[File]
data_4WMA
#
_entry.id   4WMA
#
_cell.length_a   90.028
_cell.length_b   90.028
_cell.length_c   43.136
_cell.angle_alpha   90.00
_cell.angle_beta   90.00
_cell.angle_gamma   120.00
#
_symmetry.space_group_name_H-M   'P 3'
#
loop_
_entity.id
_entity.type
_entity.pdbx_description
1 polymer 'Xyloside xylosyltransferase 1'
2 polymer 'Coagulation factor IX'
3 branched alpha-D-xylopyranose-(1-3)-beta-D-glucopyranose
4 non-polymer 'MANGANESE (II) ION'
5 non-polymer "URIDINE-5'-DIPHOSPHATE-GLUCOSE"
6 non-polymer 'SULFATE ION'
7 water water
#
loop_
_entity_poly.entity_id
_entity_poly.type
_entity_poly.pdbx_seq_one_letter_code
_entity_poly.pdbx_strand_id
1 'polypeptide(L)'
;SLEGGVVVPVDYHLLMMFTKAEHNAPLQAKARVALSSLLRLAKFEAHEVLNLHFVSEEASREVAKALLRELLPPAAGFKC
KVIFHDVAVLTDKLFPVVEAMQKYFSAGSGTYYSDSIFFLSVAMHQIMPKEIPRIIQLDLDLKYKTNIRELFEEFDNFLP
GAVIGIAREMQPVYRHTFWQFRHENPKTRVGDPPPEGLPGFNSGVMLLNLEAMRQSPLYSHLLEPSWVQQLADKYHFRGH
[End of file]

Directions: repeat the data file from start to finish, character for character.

data_4WMA
#
_entry.id   4WMA
#
_cell.length_a   90.028
_cell.length_b   90.028
_cell.length_c   43.136
_cell.angle_alpha   90.00
_cell.angle_beta   90.00
_cell.angle_gamma   120.00
#
_symmetry.space_group_name_H-M   'P 3'
#
loop_
_entity.id
_entity.type
_entity.pdbx_description
1 polymer 'Xyloside xylosyltransferase 1'
2 polymer 'Coagulation factor IX'
3 branched alpha-D-xylopyranose-(1-3)-beta-D-glucopyranose
4 non-polymer 'MANGANESE (II) ION'
5 non-polymer "URIDINE-5'-DIPHOSPHATE-GLUCOSE"
6 non-polymer 'SULFATE ION'
7 water water
#
loop_
_entity_poly.entity_id
_entity_poly.type
_entity_poly.pdbx_seq_one_letter_code
_entity_poly.pdbx_strand_id
1 'polypeptide(L)'
;SLEGGVVVPVDYHLLMMFTKAEHNAPLQAKARVALSSLLRLAKFEAHEVLNLHFVSEEASREVAKALLRELLPPAAGFKC
KVIFHDVAVLTDKLFPVVEAMQKYFSAGSGTYYSDSIFFLSVAMHQIMPKEIPRIIQLDLDLKYKTNIRELFEEFDNFLP
GAVIGIAREMQPVYRHTFWQFRHENPKTRVGDPPPEGLPGFNSGVMLLNLEAMRQSPLYSHLLEPSWVQQLADKYHFRGH